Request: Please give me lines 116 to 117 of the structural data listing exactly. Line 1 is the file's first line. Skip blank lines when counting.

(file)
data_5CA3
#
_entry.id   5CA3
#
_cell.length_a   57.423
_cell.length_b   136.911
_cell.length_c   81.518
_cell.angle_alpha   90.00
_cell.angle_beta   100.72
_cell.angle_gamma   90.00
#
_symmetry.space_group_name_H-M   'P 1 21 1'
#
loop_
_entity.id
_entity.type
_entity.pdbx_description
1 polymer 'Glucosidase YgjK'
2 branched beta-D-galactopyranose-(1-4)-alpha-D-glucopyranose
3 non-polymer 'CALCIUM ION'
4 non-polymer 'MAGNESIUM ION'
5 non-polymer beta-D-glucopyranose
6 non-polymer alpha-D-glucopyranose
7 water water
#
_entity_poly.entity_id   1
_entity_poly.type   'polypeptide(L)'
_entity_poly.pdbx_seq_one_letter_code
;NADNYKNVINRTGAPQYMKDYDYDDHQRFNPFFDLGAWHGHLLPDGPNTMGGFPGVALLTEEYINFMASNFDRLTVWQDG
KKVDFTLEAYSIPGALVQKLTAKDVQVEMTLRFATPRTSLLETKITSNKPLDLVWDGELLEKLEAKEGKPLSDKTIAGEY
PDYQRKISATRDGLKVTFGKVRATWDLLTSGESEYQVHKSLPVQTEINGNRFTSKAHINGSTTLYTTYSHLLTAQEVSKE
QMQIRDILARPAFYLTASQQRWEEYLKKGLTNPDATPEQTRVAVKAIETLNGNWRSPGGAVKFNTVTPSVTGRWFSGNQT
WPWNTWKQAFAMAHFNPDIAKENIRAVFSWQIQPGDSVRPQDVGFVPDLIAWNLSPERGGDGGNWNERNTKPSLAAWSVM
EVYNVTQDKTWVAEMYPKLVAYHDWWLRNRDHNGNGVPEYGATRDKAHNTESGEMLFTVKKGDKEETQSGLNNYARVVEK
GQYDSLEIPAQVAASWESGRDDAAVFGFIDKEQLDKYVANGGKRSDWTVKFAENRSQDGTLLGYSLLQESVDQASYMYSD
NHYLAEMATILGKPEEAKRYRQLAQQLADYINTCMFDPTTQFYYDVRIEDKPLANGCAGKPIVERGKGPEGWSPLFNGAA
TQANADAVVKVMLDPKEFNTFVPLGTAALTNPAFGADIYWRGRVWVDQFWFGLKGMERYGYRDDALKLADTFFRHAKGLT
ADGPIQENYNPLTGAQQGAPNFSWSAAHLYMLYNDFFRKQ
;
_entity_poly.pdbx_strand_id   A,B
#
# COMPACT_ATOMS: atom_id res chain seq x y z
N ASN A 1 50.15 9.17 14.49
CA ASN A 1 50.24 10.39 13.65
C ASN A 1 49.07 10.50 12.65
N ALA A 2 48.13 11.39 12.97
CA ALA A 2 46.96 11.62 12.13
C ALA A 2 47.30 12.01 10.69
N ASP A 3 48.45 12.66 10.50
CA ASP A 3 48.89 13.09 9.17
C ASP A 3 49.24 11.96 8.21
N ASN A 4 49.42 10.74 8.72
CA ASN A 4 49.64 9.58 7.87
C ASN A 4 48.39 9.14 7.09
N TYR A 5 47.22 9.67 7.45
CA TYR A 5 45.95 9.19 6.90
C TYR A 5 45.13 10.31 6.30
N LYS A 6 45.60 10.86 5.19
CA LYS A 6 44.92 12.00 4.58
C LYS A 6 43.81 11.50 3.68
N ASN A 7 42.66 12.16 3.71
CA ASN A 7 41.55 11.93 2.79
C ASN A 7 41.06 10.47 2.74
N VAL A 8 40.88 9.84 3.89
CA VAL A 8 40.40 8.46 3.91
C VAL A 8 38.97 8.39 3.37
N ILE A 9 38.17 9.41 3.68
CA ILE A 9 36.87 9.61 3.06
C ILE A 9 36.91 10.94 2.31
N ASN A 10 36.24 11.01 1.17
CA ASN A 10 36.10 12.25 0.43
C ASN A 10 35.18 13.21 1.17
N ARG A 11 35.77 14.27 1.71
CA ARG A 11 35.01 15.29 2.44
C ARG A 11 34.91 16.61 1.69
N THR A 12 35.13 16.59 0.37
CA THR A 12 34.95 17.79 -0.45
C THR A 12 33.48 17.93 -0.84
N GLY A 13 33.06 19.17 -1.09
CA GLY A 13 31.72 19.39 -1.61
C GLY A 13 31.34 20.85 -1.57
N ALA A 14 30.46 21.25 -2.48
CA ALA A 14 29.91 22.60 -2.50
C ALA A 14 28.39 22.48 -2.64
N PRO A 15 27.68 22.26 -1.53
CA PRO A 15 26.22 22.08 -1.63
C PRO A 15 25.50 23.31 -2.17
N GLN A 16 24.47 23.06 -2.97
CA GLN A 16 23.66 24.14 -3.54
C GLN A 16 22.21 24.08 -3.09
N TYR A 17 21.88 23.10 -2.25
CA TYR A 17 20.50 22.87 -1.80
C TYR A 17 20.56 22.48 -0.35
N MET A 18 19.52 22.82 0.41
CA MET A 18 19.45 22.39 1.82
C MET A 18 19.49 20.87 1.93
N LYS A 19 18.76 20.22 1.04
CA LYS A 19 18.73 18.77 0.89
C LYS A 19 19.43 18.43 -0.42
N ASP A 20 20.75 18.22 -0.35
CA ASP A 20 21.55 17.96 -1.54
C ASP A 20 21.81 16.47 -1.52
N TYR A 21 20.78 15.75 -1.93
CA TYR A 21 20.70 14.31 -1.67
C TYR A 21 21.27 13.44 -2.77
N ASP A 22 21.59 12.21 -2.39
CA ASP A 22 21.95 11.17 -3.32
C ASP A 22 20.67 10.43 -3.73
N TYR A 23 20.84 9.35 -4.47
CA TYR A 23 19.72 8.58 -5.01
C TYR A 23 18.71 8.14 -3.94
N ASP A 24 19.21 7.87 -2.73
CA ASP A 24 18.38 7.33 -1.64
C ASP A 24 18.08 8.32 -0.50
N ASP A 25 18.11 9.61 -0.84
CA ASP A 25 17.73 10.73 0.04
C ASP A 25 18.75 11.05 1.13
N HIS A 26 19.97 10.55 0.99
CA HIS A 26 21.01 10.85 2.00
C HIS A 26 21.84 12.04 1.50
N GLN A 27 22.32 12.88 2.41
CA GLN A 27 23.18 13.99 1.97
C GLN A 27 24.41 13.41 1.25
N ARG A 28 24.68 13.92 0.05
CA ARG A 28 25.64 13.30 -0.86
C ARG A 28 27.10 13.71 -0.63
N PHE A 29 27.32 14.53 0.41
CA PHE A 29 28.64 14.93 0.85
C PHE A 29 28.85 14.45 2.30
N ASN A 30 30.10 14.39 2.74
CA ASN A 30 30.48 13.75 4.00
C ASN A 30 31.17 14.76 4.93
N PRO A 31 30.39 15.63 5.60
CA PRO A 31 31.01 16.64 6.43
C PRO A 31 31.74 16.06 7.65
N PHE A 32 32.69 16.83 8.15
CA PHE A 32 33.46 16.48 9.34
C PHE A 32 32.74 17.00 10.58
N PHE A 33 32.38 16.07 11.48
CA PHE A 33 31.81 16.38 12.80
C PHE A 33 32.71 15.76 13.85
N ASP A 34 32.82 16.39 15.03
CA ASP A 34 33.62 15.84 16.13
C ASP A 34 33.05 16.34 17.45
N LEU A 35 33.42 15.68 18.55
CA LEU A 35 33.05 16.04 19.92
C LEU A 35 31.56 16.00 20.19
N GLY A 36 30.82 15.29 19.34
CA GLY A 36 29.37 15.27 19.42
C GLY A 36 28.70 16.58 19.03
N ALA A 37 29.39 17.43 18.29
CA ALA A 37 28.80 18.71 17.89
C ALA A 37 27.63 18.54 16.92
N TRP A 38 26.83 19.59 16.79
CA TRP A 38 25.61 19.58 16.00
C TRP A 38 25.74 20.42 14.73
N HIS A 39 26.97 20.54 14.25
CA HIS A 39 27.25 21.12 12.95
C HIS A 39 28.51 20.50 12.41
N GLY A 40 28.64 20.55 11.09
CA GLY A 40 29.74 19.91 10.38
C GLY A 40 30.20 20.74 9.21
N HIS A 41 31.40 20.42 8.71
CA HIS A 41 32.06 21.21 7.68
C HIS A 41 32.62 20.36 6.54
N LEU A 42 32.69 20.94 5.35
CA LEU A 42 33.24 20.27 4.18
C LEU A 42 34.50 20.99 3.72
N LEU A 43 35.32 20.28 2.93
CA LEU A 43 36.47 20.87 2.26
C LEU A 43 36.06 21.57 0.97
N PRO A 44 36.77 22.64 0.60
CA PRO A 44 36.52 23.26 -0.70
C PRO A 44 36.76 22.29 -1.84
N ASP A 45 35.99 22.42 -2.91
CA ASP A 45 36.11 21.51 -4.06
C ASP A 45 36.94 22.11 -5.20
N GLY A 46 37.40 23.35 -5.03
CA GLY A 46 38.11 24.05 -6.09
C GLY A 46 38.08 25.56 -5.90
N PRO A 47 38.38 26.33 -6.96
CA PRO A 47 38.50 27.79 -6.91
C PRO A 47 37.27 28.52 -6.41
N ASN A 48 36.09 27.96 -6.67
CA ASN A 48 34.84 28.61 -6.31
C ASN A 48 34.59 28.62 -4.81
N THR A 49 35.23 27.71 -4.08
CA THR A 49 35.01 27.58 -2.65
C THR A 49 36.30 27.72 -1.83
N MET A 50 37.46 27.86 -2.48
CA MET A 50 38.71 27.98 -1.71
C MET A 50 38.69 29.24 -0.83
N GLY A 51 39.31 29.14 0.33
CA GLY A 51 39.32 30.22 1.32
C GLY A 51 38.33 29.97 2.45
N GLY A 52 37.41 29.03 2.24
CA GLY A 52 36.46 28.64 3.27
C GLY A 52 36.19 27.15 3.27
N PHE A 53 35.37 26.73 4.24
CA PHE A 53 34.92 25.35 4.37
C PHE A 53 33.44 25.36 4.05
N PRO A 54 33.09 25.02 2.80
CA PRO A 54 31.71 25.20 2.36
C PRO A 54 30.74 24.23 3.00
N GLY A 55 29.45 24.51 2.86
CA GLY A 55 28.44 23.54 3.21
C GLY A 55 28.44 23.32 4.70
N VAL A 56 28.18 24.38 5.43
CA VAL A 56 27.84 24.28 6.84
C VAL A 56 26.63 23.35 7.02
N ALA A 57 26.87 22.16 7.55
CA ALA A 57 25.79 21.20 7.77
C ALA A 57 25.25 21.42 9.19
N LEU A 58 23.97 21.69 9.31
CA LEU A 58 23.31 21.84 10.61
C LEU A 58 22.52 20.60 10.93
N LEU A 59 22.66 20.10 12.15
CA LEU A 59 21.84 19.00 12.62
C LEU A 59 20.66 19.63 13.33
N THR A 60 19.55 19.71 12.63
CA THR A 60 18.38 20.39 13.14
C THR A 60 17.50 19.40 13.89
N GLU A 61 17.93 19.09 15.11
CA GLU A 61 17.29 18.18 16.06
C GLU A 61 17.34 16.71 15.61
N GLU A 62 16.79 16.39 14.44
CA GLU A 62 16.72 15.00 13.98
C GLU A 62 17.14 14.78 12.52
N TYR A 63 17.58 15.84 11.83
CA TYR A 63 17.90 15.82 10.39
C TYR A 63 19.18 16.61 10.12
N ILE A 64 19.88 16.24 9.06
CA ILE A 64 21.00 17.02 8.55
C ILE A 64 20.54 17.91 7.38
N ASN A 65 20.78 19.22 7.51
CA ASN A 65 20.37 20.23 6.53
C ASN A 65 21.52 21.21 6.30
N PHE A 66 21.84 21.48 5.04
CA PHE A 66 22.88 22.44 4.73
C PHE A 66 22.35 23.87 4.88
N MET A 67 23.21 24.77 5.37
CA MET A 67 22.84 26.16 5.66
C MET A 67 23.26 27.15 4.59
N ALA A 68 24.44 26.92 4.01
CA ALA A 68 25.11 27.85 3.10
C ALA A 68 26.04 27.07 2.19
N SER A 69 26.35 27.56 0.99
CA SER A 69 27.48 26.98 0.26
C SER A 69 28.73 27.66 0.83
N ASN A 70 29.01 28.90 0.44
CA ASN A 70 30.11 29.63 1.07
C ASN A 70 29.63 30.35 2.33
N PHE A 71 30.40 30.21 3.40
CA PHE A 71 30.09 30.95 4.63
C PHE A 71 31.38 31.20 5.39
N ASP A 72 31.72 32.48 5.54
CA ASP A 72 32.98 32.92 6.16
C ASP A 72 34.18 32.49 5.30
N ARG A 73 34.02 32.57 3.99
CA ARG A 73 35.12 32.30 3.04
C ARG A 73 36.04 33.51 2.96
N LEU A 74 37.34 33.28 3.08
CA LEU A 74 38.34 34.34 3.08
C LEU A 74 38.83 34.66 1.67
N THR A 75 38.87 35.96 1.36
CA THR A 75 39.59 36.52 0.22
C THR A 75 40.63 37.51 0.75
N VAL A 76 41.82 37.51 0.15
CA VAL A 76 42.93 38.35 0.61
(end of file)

CA ASP A 25 17.73 10.73 0.04
C ASP A 25 18.75 11.05 1.13